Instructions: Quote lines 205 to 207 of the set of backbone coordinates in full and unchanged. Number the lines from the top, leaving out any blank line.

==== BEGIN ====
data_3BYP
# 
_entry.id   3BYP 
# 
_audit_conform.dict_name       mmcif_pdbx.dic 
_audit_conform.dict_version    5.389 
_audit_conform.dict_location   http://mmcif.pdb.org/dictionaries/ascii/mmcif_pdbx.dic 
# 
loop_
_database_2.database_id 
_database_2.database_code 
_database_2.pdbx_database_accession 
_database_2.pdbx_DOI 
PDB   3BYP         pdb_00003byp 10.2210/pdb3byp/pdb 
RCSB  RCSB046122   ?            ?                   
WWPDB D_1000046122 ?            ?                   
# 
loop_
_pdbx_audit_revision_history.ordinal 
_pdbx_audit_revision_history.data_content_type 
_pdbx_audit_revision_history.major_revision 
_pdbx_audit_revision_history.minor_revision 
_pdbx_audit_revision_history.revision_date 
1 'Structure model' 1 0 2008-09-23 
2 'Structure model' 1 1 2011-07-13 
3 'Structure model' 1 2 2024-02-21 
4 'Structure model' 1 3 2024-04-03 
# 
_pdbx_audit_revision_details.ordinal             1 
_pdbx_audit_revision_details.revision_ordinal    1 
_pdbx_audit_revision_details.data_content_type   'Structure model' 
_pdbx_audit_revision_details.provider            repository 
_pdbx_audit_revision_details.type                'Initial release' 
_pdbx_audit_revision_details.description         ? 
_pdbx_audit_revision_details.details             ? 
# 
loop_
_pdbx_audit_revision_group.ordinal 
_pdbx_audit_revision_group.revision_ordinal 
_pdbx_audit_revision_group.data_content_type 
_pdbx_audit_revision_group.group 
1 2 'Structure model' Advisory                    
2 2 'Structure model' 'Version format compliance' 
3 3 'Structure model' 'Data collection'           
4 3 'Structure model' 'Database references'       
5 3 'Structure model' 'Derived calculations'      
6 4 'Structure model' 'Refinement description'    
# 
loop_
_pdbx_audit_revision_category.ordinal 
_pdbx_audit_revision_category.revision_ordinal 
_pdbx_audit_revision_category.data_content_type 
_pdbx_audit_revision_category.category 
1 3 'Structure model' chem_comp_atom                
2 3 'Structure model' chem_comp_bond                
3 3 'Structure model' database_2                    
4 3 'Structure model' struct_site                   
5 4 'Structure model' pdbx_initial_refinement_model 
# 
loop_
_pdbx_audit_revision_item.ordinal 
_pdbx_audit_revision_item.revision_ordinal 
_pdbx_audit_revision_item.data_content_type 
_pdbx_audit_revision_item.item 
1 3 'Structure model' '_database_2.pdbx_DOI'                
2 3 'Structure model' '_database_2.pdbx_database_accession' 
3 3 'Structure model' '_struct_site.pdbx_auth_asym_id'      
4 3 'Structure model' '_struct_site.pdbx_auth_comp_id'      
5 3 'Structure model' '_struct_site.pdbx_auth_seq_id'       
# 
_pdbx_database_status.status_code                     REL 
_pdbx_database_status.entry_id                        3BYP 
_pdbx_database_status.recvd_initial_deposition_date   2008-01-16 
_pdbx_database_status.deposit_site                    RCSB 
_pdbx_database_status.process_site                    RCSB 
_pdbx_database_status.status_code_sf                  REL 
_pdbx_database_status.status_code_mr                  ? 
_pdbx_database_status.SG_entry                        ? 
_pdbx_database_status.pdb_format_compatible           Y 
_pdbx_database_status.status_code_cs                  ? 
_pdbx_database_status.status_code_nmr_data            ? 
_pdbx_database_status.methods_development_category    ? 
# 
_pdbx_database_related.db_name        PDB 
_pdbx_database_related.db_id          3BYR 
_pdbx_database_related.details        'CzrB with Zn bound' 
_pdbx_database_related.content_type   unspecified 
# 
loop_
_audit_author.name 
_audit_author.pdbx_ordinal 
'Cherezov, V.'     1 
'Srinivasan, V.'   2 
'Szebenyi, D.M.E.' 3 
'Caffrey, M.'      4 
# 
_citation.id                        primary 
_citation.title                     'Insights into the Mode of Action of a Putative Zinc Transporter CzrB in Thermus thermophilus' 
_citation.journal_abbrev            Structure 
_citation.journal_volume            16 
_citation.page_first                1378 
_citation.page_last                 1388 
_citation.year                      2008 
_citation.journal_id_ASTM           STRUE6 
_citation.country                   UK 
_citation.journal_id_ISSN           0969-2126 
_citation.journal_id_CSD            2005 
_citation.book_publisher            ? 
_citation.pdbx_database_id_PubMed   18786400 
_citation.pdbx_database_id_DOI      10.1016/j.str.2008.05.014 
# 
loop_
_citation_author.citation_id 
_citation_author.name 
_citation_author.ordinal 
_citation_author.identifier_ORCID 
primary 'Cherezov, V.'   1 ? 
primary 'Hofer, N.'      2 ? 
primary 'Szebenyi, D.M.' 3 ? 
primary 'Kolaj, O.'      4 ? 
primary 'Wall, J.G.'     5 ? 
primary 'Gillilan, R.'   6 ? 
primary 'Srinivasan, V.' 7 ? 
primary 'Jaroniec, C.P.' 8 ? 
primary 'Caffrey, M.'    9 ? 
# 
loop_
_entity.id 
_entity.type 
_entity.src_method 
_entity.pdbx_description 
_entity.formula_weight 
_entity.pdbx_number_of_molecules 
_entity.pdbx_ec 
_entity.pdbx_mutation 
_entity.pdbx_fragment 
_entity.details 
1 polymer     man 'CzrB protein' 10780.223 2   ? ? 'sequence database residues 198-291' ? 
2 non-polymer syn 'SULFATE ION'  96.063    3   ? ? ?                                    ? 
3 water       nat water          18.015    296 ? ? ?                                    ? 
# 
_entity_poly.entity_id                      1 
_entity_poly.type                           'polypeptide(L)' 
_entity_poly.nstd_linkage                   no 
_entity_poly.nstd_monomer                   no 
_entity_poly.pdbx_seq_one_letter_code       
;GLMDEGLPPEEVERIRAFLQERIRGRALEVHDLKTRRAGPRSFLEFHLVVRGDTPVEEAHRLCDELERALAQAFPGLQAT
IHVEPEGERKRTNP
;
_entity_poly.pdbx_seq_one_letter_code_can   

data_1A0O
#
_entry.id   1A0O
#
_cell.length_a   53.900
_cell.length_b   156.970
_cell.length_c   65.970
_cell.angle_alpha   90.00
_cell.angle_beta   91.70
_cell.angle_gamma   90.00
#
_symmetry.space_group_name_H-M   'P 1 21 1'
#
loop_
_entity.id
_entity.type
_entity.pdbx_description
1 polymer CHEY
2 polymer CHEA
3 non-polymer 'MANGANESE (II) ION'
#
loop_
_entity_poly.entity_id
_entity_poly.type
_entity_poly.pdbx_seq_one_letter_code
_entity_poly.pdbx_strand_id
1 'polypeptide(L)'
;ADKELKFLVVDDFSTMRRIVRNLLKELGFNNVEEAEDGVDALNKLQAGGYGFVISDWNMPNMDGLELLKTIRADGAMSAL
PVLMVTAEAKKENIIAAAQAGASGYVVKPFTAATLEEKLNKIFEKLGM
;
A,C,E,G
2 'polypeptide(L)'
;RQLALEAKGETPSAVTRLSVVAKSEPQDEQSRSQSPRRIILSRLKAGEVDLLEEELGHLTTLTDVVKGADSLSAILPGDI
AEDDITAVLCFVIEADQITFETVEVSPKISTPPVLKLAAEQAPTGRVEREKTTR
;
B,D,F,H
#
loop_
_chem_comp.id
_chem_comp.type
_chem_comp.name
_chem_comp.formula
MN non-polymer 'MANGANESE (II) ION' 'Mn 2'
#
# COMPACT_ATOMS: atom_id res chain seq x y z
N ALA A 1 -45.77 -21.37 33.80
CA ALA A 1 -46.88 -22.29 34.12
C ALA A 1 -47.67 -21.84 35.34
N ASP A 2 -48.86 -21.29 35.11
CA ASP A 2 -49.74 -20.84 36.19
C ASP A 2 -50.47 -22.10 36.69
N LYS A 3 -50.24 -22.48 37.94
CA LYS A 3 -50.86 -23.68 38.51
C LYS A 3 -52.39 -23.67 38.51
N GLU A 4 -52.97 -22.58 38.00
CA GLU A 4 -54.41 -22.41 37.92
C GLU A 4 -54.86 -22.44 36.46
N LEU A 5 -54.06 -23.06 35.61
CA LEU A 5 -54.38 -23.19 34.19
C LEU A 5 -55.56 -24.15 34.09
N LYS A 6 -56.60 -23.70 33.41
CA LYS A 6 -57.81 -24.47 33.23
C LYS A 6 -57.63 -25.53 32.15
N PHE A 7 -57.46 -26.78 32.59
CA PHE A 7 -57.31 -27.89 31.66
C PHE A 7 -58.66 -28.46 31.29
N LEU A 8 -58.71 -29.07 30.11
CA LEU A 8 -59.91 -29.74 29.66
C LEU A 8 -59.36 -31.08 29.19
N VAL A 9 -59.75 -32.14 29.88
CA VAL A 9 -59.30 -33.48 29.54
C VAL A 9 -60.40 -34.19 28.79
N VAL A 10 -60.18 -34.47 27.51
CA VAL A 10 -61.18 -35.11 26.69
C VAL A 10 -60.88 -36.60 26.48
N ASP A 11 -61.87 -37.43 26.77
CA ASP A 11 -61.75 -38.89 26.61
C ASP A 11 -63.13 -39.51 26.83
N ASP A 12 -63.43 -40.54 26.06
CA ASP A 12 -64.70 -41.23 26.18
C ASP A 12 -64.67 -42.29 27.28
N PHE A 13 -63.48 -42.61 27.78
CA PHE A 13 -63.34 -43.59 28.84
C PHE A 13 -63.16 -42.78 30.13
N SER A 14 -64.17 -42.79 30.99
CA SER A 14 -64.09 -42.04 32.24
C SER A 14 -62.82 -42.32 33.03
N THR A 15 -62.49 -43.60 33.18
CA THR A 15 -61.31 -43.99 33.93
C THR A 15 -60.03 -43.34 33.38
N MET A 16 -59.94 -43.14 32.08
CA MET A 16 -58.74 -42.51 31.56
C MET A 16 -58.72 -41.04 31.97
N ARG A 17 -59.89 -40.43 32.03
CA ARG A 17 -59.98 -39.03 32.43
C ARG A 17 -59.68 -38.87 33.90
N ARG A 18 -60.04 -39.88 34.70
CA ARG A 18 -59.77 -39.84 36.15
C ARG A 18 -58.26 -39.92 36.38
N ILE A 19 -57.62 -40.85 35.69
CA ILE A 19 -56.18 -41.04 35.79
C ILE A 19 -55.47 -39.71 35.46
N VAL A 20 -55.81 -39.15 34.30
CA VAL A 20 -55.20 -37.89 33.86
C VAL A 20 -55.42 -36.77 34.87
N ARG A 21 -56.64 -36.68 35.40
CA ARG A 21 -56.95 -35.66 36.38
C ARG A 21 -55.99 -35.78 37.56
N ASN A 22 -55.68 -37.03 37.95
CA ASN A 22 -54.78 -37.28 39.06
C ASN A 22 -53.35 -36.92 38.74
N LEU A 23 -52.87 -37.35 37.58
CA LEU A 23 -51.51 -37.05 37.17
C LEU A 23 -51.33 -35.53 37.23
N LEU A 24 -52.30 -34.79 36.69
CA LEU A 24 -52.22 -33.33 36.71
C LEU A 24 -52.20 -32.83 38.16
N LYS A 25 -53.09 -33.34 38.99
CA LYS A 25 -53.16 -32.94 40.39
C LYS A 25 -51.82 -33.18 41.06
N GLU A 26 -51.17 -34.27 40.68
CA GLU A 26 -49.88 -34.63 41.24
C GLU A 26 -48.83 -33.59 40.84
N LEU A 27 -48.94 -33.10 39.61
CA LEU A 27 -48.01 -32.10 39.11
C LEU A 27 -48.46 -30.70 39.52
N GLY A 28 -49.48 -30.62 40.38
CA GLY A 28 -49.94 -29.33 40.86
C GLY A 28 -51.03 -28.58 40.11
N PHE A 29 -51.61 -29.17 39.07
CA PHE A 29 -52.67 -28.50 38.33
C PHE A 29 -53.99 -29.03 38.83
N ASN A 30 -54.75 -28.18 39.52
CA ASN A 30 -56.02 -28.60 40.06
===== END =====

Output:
N GLU A 4 -52.97 -22.58 38.00
CA GLU A 4 -54.41 -22.41 37.92
C GLU A 4 -54.86 -22.44 36.46